Home photography ideas: Shoot film noir portraits with a DIY gobo

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Gobo stands for ‘go-between object’, and it’s simply a light modifier that goes between your light source and your subject. It can be a stencil cut to fit into your lighting, or it can be a freestanding object you’ve improvised for the job.

A gobo can block the light, diffuse it, or color it. In this case we’re going to cut long rectangles in a sheet of card and place it in front of our flashgun (but not directly on the flashgun) to give the illusion that the light is passing through a blind. We’re after a film noir feel here, but you can use a gobo to create all sorts of lighting effects, and the principles are the same no matter what shape your gobo is. 

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But what’s the best way to use a gobo, and how should you set one up? Let’s take a look…

(Image credit: Future)

Capture a film noir masterpiece

(Image credit: Future)

Make the gobo

To make the gobo you’ll need a large sheet of card. Measure out and mark long rectangles about 2.5cm high by 60cm long, and space them about 2.5cm apart. Then take a scalpel or some scissors and cut the rectangles out. Use a steel ruler to keep the cuts straight.

(Image credit: Future)

Set up the light

Attach your wireless receiver to the flashgun and mount it on a lightstand, then place the flash camera-left, about two meters away from your model. Turn on the flashgun and receiver, and set the flash to 1/16 power. Attach the wireless transmitter to your Nikon’s hotshoe.

(Image credit: Future)

Set up the camera

We set f/8 in aperture-priority mode, then adjusted our ISO to 250, so that we had a shutter speed below 1/200 sec (the sync speed of the flash). We then slowed it further, to 1/25 sec, using exposure compensation, to let in more of the ambient light.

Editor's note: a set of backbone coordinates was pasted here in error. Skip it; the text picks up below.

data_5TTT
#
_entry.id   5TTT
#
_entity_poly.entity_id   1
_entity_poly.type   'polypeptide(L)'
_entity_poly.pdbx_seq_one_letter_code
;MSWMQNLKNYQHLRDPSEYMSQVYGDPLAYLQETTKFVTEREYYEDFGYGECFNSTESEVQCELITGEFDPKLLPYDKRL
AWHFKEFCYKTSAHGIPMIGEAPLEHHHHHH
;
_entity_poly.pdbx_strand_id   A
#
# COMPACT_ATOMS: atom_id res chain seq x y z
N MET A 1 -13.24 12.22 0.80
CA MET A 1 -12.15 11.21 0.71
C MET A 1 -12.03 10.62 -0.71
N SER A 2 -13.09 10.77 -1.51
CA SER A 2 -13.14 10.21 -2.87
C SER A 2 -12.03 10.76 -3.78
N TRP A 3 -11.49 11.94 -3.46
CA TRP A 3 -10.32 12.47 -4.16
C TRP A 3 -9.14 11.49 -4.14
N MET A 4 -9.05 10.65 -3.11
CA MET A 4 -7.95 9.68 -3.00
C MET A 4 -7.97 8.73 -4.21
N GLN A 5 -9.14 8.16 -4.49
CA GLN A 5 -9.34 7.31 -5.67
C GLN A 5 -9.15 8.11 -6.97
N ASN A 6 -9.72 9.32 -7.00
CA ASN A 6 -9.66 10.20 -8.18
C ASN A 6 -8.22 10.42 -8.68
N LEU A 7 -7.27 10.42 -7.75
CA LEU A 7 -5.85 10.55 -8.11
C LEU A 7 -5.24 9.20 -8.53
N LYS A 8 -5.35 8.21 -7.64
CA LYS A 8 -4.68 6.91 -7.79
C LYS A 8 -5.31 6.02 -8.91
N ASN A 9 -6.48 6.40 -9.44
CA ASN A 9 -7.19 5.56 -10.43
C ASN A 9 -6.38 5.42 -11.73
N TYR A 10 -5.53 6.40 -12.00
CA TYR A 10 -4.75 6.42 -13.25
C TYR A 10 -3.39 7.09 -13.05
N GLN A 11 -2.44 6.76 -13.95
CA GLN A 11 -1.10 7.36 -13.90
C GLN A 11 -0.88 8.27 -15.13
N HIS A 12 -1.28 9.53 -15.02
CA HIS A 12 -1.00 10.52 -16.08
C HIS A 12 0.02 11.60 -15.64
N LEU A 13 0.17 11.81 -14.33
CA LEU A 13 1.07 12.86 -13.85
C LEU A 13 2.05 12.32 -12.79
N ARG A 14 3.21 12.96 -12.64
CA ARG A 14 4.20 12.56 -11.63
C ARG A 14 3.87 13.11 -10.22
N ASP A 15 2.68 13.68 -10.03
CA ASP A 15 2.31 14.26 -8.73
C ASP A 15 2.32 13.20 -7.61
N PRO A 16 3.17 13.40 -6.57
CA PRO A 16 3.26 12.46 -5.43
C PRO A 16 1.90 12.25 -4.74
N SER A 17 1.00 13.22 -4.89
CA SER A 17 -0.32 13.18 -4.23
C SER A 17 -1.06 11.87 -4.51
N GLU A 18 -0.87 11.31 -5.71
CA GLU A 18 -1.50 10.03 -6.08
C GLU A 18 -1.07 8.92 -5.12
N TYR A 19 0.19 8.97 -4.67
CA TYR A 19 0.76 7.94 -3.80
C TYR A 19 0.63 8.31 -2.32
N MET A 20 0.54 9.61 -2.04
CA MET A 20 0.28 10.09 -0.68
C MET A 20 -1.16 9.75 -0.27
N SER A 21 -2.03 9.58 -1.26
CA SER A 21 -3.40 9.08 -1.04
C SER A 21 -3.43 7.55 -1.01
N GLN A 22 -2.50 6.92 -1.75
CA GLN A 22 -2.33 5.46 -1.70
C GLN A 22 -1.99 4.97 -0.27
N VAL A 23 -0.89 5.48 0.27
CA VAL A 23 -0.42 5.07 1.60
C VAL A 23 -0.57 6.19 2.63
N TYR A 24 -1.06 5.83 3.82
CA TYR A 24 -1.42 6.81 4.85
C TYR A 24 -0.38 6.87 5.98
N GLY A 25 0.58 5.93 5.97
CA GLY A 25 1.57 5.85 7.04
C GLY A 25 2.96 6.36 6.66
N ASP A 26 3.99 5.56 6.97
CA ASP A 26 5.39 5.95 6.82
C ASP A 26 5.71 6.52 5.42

(Image credit: Future)

Position the gobo

Take your gobo and strap it to a light stand, or anything that stands upright, then set it up in front of the flashgun, about half a meter away, so it sits between the flash and the model. You can experiment with the position once you start shooting. 

(Image credit: Future)

Direct the model

Don’t keep your model in one place – get them to move around. Ask them to look at the light and shift position, so you can see how the light interacts with the contours of their face. The further your model is from the gobo, the wider and more diffused any shadows will be.

(Image credit: Future)

Add some atmosphere 

You could even use some artificial fog to better define the shafts of light as they pass through the gobo for some added atmosphere. You can also turn the final result black and white in Photoshop for that classic filmic effect.

(Image credit: Future)

Reducing the power

If your flash is too bright, reduce the power to 1/32 or 1/64 until the image is correctly exposed and your highlights aren’t clipped (check this by looking at your histogram – if the graph is stacked up at the right, it’s clipped).

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